Both Tories and Lib Dems want funding to follow the pupil
Giving schools extra cash for taking poorer pupils would lead to a "modest" reduction in the attainment gap between rich and poor, a study says.
Such "pupil premium" policies will not on their own abolish the gap in attainment, according to analysis from the Institute for Fiscal Studies.
The Conservatives and the Liberal Democrats are proposing differing versions of this policy.
The government is currently reviewing its own school funding policies.
The idea of "pupil premiums" is to offer financial benefits to state schools for each individual pupil they take from a disadvantaged background.
Currently, funding is directed towards areas of disadvantaged but funds are spread out evenly across the schools in each area.
This, it is argued, means that deprivation funding is not necessarily going directly to the education of the children most in need of extra support.
Using this more targeted approach - linking funding to individual pupils - would lead to a "modest reduction in the attainment gap between rich and poor through the direct effect of extra resources", says the IFS report.
But this would depend on how the money was used by the school, says the IFS.
"This policy will not, on its own, abolish the attainment gap, which is still likely to remain large afterwards, still likely to lead to inequalities in later life outcomes and still likely to be passed down through the generations," says the report.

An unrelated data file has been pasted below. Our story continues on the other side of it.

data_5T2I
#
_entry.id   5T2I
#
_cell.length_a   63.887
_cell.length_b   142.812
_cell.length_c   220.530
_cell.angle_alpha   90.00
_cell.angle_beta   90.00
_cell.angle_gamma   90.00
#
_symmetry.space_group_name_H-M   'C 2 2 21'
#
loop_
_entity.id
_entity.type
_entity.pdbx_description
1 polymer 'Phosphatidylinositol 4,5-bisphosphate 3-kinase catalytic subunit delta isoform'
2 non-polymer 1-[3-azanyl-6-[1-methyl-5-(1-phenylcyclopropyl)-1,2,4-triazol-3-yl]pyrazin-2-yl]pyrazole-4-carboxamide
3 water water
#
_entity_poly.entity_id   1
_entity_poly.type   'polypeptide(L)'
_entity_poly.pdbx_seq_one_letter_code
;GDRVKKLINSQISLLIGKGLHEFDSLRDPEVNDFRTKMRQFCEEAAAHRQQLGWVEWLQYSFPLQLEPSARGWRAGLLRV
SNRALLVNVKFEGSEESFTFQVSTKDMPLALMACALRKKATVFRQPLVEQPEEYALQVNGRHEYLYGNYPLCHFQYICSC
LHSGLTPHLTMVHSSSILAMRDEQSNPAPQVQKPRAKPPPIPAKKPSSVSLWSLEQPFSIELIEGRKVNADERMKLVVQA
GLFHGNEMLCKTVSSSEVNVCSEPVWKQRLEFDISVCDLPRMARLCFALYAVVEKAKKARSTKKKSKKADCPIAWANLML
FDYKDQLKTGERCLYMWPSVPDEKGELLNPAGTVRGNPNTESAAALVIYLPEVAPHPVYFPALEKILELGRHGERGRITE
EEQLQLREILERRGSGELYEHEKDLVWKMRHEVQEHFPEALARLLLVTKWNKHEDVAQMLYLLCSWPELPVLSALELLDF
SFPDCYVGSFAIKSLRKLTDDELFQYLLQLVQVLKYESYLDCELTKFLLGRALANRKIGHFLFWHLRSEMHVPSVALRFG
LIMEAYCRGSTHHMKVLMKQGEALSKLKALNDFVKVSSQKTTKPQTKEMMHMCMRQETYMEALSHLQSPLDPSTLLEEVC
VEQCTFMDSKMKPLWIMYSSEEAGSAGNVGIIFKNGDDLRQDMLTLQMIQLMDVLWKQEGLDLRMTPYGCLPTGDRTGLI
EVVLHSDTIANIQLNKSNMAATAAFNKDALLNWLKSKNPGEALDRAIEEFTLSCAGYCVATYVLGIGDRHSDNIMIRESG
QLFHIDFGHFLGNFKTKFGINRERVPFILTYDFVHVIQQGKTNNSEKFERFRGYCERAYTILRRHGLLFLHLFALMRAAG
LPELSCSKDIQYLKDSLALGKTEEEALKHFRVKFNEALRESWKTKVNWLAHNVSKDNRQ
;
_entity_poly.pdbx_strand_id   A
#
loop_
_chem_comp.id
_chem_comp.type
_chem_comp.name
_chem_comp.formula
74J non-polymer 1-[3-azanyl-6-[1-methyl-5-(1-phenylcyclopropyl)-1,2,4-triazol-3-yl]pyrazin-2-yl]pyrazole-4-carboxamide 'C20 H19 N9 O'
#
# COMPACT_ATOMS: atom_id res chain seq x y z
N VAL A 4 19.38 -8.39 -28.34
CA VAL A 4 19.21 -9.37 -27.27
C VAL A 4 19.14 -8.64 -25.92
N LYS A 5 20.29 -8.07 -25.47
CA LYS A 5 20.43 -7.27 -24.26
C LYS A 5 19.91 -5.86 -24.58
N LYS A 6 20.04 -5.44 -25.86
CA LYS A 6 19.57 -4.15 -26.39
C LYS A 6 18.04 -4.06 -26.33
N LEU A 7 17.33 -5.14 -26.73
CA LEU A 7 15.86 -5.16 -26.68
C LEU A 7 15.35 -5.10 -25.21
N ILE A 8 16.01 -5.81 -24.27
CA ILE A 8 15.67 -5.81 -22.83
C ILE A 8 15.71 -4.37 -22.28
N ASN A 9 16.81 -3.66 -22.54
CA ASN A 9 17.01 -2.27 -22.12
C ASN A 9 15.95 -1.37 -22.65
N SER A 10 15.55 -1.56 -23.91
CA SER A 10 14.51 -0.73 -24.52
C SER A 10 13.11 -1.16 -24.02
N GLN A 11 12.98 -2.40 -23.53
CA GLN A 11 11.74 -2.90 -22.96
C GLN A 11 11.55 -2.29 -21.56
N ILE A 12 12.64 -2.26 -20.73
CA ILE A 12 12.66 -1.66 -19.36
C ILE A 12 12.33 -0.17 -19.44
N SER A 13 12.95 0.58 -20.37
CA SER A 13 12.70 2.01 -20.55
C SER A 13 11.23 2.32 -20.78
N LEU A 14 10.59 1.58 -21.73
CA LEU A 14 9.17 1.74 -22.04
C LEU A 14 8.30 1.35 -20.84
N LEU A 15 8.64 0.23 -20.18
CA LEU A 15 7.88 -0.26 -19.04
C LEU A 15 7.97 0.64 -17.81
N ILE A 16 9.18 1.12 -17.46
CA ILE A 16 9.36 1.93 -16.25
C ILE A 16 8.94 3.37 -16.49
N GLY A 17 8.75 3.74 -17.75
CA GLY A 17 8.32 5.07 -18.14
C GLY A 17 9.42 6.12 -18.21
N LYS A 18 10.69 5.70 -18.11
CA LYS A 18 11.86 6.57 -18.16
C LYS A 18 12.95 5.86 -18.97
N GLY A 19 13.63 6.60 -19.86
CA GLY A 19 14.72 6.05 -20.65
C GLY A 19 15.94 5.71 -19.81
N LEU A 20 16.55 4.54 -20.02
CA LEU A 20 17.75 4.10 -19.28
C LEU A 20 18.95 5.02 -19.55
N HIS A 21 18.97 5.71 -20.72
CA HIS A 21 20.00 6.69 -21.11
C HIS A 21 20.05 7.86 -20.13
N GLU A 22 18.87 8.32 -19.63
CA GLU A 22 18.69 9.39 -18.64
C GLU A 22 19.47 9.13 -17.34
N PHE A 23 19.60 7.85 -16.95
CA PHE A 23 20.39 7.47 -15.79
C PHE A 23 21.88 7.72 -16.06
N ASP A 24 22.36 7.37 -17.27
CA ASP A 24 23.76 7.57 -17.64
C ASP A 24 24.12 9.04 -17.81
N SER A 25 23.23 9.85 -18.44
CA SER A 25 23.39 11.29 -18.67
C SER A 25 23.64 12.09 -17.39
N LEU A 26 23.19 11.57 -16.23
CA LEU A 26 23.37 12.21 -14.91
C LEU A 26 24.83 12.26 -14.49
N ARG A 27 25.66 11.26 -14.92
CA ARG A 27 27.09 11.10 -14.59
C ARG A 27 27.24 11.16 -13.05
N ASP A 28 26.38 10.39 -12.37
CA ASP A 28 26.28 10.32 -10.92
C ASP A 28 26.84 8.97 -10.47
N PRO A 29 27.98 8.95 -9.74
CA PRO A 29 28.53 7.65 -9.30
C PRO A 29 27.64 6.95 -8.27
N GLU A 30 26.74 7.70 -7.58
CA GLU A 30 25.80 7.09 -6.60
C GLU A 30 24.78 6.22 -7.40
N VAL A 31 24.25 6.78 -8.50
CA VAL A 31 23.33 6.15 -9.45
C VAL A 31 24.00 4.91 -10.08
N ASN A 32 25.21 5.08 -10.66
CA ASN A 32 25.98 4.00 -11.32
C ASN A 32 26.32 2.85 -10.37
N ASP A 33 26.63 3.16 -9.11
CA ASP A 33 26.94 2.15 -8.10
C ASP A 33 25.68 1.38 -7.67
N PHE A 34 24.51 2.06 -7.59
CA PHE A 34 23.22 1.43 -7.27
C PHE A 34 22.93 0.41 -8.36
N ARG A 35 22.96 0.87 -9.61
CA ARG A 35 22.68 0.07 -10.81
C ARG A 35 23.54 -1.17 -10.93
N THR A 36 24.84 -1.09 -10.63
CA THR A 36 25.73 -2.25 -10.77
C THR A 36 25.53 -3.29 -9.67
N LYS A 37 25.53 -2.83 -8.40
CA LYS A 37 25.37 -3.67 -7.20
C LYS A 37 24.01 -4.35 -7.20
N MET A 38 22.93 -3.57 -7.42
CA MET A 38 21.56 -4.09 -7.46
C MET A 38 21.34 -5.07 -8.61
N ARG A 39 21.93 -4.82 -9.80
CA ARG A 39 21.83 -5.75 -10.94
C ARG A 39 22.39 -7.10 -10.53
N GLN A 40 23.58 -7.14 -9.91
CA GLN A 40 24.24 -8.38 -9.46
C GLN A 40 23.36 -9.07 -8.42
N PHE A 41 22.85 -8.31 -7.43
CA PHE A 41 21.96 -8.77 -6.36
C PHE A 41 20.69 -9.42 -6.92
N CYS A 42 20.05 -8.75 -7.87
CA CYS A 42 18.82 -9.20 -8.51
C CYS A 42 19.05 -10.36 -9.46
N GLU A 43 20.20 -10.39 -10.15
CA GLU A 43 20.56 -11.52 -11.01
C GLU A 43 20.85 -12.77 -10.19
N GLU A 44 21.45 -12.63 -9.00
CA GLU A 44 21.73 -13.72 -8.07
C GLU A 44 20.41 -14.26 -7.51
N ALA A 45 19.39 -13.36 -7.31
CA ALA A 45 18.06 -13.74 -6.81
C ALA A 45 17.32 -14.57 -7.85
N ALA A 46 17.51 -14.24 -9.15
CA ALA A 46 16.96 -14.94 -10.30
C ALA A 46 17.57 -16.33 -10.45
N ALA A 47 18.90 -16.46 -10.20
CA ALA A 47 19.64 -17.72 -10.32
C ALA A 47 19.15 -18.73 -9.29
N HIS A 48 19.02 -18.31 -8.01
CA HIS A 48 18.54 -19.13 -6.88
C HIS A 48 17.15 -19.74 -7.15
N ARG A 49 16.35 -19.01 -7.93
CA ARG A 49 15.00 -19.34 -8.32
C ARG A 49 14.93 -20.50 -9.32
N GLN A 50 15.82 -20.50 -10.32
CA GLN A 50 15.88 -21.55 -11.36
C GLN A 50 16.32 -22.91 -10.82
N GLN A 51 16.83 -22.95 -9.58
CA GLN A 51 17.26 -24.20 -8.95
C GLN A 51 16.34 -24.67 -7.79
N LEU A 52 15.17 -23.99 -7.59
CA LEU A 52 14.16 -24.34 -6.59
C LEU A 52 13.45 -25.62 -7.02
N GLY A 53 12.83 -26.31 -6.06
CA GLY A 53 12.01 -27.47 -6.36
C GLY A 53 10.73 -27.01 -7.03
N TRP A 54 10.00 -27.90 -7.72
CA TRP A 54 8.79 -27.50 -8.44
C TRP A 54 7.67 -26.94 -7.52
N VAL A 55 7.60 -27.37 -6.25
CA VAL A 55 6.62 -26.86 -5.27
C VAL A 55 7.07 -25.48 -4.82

"In order to significantly narrow the achievement gap, interventions must be wider than changes in schools policy."
The report analysed several different variations of pupil premium policies.
The most beneficial policy would be to target extra funds in addition to existing money. This is most similar to the policy set out by the Liberal Democrats.
But the report said: "The gains in terms of extra funding for disadvantaged schools need thus to be set against the impact of the measures required to pay for them."
The Lib Dems are proposing a £2.5bn investment attached to the policy.
The Conservatives also say that their pupil premium policy would mean spending extra money - rather than re-directing existing funds.
A Conservative spokesman said: "We have always said that any pupil premium will be extra money and will not be taken from other schools. This is still our position and we'll release more details in due course."
Schools Minister Vernon Coaker said that the analysis showed that the Conservatives' proposals have "fallen apart under scrutiny".
"The Tories claim that they can increase funding for the most deprived pupils by introducing a national pupil premium, without reducing funding for any existing school as a result. This has been shown up as fantasy budgeting and a con on parents since the Tories have made clear they would cut overall funding to schools."